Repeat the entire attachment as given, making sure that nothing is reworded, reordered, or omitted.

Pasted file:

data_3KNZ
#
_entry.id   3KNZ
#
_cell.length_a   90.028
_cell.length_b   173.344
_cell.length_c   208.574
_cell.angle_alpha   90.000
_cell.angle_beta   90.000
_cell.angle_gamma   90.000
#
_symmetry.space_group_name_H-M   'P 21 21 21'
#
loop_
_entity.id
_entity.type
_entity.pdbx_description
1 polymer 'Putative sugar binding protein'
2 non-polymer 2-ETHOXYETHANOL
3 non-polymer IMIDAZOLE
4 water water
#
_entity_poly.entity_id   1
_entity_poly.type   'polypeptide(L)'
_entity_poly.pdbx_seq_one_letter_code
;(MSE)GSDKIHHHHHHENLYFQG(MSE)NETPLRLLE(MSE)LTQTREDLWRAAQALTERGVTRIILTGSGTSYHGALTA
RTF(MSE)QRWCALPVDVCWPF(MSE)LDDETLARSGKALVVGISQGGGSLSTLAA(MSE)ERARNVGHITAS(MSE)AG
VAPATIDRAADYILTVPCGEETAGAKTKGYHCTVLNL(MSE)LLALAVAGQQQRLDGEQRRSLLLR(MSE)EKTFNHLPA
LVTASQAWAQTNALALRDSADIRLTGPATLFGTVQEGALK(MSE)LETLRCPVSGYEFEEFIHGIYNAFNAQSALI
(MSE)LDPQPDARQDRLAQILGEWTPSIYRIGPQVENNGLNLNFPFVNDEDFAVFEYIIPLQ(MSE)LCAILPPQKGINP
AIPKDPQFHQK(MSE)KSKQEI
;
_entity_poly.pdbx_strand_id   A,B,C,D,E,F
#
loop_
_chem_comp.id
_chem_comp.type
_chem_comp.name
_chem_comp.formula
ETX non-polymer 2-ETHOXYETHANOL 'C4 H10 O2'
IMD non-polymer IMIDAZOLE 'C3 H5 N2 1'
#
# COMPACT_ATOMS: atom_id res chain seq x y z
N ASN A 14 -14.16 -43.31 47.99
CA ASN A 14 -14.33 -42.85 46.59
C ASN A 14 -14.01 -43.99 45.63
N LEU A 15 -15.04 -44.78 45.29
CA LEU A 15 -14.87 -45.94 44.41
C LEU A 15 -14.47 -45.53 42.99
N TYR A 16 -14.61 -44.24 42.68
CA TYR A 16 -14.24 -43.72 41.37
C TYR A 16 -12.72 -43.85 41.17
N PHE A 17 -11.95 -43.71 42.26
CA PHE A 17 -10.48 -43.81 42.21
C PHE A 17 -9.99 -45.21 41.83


data_3KNZ
#
_entry.id   3KNZ
#
_cell.length_a   90.028
_cell.length_b   173.344
_cell.length_c   208.574
_cell.angle_alpha   90.000
_cell.angle_beta   90.000
_cell.angle_gamma   90.000
#
_symmetry.space_group_name_H-M   'P 21 21 21'
#
loop_
_entity.id
_entity.type
_entity.pdbx_description
1 polymer 'Putative sugar binding protein'
2 non-polymer 2-ETHOXYETHANOL
3 non-polymer IMIDAZOLE
4 water water
#
_entity_poly.entity_id   1
_entity_poly.type   'polypeptide(L)'
_entity_poly.pdbx_seq_one_letter_code
;(MSE)GSDKIHHHHHHENLYFQG(MSE)NETPLRLLE(MSE)LTQTREDLWRAAQALTERGVTRIILTGSGTSYHGALTA
RTF(MSE)QRWCALPVDVCWPF(MSE)LDDETLARSGKALVVGISQGGGSLSTLAA(MSE)ERARNVGHITAS(MSE)AG
VAPATIDRAADYILTVPCGEETAGAKTKGYHCTVLNL(MSE)LLALAVAGQQQRLDGEQRRSLLLR(MSE)EKTFNHLPA
LVTASQAWAQTNALALRDSADIRLTGPATLFGTVQEGALK(MSE)LETLRCPVSGYEFEEFIHGIYNAFNAQSALI
(MSE)LDPQPDARQDRLAQILGEWTPSIYRIGPQVENNGLNLNFPFVNDEDFAVFEYIIPLQ(MSE)LCAILPPQKGINP
AIPKDPQFHQK(MSE)KSKQEI
;
_entity_poly.pdbx_strand_id   A,B,C,D,E,F
#
loop_
_chem_comp.id
_chem_comp.type
_chem_comp.name
_chem_comp.formula
ETX non-polymer 2-ETHOXYETHANOL 'C4 H10 O2'
IMD non-polymer IMIDAZOLE 'C3 H5 N2 1'
#
# COMPACT_ATOMS: atom_id res chain seq x y z
N ASN A 14 -14.16 -43.31 47.99
CA ASN A 14 -14.33 -42.85 46.59
C ASN A 14 -14.01 -43.99 45.63
N LEU A 15 -15.04 -44.78 45.29
CA LEU A 15 -14.87 -45.94 44.41
C LEU A 15 -14.47 -45.53 42.99
N TYR A 16 -14.61 -44.24 42.68
CA TYR A 16 -14.24 -43.72 41.37
C TYR A 16 -12.72 -43.85 41.17
N PHE A 17 -11.95 -43.71 42.26
CA PHE A 17 -10.48 -43.81 42.21
C PHE A 17 -9.99 -45.21 41.83